The Sentencing Council has published new definitive guidelines for intimidatory offences, it will take effect in respect to all cases sentenced on or after 1 October 2018, so may well affect your current case.
Sentencing Council member Judge Rosa Dean said: “Our guidelines recognise and reflect the very intimate, personal and intrusive nature of these offences, which can have devastating, often long-term impacts on victims and their families. They will provide courts with comprehensive guidance that will help ensure sentences reflect the seriousness of these offences.”
What offences are covered?
The guideline covers:
- Harassment (putting people in fear of violence)
- Racially or religiously aggravated harassment (putting people in fear of violence)
- Stalking (involving fear of violence or serious alarm or distress)
- Racially or religiously aggravated stalking (with fear of violence)
- Racially or religiously aggravated harassment
- Racially and religiously aggravated stalking
- Controlling or coercive behaviour in an intimate or family relationship
- Disclosing private sexual images
- Threats to kill
Why has the guideline been issued?
Until now, there has only been very limited guidance in this area of offending. There has been some for magistrates’ courts on harassment and threats to kill, but publication of the new guidelines marks the first time that there has been guidance produced for stalking, for disclosing private sexual images and controlling & coercive behaviour.
The new guidelines, introduced following a public consultation, will, therefore, provide judges and magistrates in England and Wales with consistent and comprehensive guidance when sentencing these related offences.
The offence of disclosing private sexual images, commonly known as revenge porn, was introduced in 2015. The guidelines reflect the particularly unpleasant and intrusive nature of this offence, acknowledging that any offence of this type can cause severe distress to the victim.
By their nature, these offences involve an offender aiming to cause distress, but the guidelines identify some of the factors that make these offences particularly serious. This includes aiming to maximise distress and humiliation, significant planning, such as setting up fake social media profiles to post the images, and inviting comment and contact, which could result in abuse and sexualised contact from strangers. As a result of the consultation, the Council included an additional factor that would show high culpability on the part of the offender of “repeated efforts to keep images available for viewing”. This was added to reflect the nature of online offending as some offenders repost images online many times after websites take them down.
Controlling or coercive behaviour
The offence of controlling or coercive behaviour in an intimate or family relationship also came into force in 2015, aiming to give more protection to victims experiencing repeated or continuous abuse. Coercive and controlling behaviour can be characterised by an abuser preventing their victim from having friendships or taking part in activities, denying them access to money and controlling aspects of everyday life such as what they can wear, what they can eat and where they can go.
The guideline reflects the nature of this kind of offending and the impact it can have on the victim to ensure an effective and consistent approach to sentencing.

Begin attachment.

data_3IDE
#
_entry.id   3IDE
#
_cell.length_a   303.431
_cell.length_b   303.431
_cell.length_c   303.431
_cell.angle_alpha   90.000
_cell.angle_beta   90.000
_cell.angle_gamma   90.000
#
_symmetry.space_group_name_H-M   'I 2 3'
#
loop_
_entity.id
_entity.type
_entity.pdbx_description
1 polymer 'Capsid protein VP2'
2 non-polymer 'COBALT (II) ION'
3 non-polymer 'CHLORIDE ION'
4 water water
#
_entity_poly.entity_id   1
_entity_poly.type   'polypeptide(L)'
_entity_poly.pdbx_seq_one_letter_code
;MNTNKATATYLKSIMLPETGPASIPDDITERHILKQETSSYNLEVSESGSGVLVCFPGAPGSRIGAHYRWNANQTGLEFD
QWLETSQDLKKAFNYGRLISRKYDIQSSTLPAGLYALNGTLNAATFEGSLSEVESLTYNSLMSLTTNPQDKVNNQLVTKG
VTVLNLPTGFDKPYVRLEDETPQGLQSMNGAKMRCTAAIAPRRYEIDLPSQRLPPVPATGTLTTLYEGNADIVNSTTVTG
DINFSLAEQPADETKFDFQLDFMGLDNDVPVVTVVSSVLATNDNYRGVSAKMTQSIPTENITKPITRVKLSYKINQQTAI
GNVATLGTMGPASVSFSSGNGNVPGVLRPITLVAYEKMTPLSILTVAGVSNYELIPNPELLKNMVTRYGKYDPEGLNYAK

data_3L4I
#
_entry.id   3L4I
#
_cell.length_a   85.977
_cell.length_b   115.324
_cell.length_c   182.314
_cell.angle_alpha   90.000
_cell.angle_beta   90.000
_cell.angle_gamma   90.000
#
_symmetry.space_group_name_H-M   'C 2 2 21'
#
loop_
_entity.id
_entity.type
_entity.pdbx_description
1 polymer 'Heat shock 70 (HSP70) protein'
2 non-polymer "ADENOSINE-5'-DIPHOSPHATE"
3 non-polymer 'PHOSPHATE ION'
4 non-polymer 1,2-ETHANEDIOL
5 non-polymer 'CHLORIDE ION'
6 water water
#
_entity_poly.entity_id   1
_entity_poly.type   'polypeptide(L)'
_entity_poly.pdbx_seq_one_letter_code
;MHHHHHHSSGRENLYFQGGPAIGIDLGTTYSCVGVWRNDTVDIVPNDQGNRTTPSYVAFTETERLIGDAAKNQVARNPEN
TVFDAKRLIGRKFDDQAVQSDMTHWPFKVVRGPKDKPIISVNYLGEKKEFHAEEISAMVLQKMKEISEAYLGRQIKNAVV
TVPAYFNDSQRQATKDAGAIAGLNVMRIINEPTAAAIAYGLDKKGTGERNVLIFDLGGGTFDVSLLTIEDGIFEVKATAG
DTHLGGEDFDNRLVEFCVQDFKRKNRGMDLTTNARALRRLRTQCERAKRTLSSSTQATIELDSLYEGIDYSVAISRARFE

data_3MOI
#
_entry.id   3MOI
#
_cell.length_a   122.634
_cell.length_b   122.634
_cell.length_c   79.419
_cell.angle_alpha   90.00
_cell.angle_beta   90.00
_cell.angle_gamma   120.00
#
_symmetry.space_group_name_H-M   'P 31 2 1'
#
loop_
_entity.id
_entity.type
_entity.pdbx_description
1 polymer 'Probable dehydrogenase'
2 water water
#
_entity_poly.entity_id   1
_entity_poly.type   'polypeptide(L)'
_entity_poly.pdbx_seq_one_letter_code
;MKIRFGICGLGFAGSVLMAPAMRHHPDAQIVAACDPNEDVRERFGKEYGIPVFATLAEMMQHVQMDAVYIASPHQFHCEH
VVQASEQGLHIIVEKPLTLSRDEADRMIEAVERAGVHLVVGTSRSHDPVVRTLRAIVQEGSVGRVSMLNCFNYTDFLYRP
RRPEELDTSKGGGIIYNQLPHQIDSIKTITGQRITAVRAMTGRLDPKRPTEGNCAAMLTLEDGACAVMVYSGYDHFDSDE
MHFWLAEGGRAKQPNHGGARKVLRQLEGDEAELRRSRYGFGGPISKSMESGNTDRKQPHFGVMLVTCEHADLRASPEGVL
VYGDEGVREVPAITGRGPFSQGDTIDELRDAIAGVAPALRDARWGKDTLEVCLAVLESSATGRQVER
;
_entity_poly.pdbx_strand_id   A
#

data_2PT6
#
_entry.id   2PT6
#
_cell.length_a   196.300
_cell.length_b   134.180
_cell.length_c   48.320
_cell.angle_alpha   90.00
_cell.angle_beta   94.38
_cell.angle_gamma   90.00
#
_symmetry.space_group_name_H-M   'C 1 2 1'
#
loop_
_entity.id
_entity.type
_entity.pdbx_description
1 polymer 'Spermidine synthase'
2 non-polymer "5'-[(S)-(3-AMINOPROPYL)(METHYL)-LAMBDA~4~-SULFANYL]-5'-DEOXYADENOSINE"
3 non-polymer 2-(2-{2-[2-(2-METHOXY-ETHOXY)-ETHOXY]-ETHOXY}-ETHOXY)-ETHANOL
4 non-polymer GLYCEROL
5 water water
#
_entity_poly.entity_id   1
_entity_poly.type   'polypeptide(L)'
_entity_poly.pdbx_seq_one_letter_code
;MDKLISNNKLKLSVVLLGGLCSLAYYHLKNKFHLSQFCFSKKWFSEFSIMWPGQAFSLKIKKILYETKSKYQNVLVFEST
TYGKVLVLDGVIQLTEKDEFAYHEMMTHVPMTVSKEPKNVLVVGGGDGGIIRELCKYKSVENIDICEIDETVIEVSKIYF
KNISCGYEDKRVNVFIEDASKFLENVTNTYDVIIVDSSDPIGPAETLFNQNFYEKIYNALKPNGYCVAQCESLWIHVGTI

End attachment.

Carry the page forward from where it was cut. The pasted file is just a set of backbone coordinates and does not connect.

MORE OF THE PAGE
The guideline identifies factors that should be taken into account when assessing the seriousness of an offence. A high level of seriousness would be indicated by factors such as conduct intended to humiliate and degrade the victim, persistent action over a prolonged period and significant psychological harm.
As a result of the consultation, the Council also added a new aggravating factor of “victim left in debt, destitute or homeless due to exploitation of finances” since this was highlighted as an effect of these offences when an offender controls the victim’s access to their money.
Stalking and harassment
The guideline for stalking and harassment comprises entirely new guidance on stalking and significantly expanded guidance for harassment offences. It highlights the main factors that should be taken into account in assessing the seriousness of an offence, such as the level of planning and sophistication, how persistent it was and the level of distress and psychological harm caused to the victim. Aggravating factors include using a position of trust to facilitate the offence, sending grossly violent or offensive material to the victim and the impact of offending on others, such as children.
The guidelines are not intended to alter sentencing practice in the types or levels of sentence given, but they do reflect recent legislative changes that doubled the maximum sentences for stalking and harassment from five years to 10 and from seven to 14 years for the aggravated form of these offences – that is, when they are racially or religiously aggravated.
Offenders falling into the very highest category of seriousness are likely to receive higher sentences as a result of the new legislation which the guidelines reflect.
Will sentences be more severe?
The Sentencing Council does not intend to change sentence severity in respect to these offences significantly. However, one of the key aims of sentencing guidelines is to promote consistency in approach, so offenders who may have received a more lenient sentence than they ought will be less likely to do so in the future.
In our experience sentencing guidelines erode judicial discretion in sentencing, and overall, we see ‘sentence creep’ in respect to offences where a sentencing guideline is in operation.
Our advocates are careful to ensure that guidelines are just that and that the fullest picture is presented to a court when mitigating on behalf of our clients.
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